My Mac, on the other hand, is the opposite. It's pretentious and showy, and intimidates people at the coffee shop into thinking I've got John Lennon playing on iTunes, or that I'm about to open-mouth tongue kiss Hermann Nitsch and than drive off in my Toyota Prius. What they don't see is that my Mac was actually the child of a single parent who was too busy with work and forcing accomplishment on his/her son (my fictional parent needs not be gender specific) to go throw a baseball or teach him how to grill a steak (my fictional parent just became much more gender specific). He/she wasn't too busy to tell him that the smoke from fat dripping into open flame increases the cancer risk, or to make a sizeable donation to get him into an Ivy League school. Basically, my Mac looks the part, but doesn't offer much in the way of qualitative difference between it and my old desktop. Furthermore, it's more infuriating when it does break, because it shouldn't due to the structural advantage it enjoyed. Yes, my Mac freezes occasionally, the battery life sucks, it never really ran that fast (I mean, c'mon, in my analogy it is a privileged white kid from Connecticut, who can't really run without tripping over his Burberry scarf) even though I acted like it did. The worst part is when it does crash, the arrogant pricks who designed it didn't include any tools I know of for a quick fix. It's the Titanic of the digital age.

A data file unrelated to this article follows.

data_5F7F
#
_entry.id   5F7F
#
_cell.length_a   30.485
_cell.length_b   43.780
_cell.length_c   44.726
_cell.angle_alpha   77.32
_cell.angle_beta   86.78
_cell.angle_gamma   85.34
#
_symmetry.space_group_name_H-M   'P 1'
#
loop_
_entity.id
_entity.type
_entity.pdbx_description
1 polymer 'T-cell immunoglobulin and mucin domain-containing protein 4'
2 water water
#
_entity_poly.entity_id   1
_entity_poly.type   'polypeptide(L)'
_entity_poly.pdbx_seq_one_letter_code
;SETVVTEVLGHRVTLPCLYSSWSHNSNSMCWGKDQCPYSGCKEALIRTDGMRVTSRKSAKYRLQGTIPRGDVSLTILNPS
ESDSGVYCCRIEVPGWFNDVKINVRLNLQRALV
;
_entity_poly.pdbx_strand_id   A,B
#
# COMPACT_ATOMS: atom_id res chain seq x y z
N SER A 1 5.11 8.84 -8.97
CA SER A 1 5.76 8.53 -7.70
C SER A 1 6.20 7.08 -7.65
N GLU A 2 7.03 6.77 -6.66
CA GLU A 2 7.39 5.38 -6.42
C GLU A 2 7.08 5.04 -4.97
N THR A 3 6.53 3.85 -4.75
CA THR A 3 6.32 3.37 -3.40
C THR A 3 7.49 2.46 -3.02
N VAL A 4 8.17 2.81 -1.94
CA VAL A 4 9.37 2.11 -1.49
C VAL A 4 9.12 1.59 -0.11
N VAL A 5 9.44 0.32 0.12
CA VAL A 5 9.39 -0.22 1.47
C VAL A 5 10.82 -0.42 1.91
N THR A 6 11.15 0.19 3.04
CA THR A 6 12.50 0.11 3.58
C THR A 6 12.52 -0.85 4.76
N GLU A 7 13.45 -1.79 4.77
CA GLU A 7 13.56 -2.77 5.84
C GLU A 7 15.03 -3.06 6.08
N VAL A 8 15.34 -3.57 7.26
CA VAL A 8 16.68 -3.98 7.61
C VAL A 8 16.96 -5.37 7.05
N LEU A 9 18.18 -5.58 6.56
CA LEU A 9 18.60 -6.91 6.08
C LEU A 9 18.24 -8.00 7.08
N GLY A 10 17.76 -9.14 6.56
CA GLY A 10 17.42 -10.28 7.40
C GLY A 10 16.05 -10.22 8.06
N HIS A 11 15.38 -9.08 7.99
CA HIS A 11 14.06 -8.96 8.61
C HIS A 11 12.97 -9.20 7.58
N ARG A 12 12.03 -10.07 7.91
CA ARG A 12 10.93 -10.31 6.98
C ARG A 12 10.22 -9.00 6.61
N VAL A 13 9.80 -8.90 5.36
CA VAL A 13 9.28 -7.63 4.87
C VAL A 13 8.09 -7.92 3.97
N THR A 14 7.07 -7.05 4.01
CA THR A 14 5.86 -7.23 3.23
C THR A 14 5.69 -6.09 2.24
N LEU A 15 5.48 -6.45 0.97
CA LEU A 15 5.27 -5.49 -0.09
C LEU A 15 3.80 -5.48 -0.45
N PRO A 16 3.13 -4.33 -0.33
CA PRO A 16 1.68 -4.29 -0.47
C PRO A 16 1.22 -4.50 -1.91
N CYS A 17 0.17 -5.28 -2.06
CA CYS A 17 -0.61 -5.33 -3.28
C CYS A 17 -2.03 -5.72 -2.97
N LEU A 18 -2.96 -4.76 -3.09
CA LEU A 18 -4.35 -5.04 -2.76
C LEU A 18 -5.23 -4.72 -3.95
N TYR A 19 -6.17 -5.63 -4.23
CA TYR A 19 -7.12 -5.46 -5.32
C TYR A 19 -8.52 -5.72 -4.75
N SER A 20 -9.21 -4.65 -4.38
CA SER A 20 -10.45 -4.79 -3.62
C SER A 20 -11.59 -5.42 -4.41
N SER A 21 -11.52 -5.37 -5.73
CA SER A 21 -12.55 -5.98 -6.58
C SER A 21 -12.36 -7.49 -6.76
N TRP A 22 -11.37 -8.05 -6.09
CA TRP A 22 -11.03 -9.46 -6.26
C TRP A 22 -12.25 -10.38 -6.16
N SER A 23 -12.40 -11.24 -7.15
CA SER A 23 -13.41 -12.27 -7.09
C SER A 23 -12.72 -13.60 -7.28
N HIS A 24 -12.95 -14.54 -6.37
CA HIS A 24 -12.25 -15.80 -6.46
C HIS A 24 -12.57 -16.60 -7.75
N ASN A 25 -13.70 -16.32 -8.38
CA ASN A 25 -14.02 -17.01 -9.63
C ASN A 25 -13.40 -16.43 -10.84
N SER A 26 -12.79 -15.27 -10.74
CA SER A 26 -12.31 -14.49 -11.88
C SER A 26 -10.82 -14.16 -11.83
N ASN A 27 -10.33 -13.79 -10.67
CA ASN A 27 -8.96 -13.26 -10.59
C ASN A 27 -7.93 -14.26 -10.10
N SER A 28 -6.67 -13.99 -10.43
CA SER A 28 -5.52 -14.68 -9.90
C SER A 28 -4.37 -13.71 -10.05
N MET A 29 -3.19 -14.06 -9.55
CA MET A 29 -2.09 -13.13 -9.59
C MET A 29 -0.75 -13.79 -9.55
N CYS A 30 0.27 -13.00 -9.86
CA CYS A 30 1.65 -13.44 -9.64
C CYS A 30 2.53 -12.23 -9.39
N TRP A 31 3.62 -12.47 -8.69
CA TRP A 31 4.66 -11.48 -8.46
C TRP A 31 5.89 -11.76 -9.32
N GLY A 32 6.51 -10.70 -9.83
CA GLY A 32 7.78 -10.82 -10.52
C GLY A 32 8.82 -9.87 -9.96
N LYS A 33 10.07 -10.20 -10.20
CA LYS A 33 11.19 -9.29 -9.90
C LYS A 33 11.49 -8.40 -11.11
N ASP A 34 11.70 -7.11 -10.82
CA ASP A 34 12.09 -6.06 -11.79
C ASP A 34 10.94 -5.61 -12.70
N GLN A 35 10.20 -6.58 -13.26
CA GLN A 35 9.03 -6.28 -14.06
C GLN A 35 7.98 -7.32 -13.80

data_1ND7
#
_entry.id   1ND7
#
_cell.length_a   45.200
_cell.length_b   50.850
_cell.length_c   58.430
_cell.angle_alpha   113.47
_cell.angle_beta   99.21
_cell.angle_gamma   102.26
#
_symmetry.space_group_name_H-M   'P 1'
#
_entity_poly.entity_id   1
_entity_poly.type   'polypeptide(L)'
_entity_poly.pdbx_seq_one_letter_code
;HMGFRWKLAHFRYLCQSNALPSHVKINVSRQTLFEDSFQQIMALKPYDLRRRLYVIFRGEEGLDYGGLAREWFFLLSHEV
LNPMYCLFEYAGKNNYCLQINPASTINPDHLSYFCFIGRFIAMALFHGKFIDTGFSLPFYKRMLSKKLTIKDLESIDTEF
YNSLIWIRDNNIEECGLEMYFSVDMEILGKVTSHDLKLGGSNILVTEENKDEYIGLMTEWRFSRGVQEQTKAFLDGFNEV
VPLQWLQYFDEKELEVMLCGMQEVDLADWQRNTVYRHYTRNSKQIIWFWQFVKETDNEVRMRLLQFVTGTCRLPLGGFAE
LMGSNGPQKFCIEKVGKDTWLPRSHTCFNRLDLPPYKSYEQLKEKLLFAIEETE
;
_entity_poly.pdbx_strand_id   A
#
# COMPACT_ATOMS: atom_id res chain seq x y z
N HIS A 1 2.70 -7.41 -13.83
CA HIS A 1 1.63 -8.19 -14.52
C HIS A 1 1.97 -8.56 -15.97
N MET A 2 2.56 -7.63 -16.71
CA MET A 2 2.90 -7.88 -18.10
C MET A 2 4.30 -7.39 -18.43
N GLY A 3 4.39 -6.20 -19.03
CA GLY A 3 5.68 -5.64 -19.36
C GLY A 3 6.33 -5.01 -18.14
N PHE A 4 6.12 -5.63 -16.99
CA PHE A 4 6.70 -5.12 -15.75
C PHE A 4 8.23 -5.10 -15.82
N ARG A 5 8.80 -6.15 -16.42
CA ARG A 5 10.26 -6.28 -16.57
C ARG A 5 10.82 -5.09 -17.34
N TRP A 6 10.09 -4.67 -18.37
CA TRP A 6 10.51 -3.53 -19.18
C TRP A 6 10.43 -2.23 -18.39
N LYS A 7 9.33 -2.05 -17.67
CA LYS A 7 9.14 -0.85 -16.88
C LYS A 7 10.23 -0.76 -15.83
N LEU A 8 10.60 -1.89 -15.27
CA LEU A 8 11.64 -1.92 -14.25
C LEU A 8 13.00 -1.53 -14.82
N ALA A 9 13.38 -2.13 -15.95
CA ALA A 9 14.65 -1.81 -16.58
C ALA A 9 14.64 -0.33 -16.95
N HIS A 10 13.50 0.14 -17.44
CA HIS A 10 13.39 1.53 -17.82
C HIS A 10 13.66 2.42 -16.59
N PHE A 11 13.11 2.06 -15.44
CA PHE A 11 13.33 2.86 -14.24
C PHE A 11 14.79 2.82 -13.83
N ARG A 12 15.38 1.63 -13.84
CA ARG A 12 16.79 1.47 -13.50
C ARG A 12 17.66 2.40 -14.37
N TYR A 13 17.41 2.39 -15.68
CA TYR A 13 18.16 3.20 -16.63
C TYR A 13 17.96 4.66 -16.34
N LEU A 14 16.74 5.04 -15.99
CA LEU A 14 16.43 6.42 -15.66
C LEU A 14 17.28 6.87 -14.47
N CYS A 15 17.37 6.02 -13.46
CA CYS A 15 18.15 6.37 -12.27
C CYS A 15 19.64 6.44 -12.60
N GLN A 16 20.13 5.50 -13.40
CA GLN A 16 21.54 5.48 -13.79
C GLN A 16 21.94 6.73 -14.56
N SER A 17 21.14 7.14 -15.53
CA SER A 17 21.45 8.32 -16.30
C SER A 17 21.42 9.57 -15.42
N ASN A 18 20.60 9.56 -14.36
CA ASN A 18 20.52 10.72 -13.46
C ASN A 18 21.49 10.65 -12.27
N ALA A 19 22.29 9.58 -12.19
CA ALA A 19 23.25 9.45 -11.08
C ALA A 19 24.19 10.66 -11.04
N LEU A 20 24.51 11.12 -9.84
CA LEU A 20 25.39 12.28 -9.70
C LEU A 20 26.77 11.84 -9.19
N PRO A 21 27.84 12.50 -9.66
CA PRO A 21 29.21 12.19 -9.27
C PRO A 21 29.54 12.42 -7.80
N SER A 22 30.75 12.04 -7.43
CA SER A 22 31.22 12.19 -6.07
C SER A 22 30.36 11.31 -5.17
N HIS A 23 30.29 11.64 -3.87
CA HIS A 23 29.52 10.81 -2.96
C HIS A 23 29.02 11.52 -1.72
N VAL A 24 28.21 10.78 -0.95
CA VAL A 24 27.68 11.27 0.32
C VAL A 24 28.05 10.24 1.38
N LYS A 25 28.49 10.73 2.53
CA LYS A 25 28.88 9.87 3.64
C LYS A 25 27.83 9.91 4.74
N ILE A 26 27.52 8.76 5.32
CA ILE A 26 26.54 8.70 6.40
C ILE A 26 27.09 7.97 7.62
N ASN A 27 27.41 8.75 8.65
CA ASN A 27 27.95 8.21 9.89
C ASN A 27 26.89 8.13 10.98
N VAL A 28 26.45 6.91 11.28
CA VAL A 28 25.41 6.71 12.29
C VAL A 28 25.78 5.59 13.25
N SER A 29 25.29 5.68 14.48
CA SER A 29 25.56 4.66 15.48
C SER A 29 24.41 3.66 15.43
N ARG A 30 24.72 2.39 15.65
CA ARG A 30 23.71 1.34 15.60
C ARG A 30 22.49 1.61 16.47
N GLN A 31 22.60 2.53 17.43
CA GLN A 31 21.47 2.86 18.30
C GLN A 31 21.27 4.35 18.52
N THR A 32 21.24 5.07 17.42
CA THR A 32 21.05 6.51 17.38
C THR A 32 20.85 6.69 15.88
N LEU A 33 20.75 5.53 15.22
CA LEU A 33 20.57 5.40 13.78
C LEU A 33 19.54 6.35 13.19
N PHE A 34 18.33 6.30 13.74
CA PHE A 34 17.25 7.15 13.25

When my PC locked up, I just hit Ctrl-Alt-Delete, closed some non-responding programs, shut down a few processes that sounded like they weren't important, and got back to looking for pictures of Jessica Alba. When my Mac freezes, I don't have such options. It wants me to Ctrl-Click the program icon down in the dock, or click on the Mac logo in the upper left corner, but I can't, BECAUSE MY FREAKING MOUSE CURSOR WON'T MOVE (i.e. the definition of a computer freeze). I've got to hold the power button down and start over. Granted, it may not lock up as often, but it shouldn't, and I don't expect it to, so when it does, it's much more frustrating.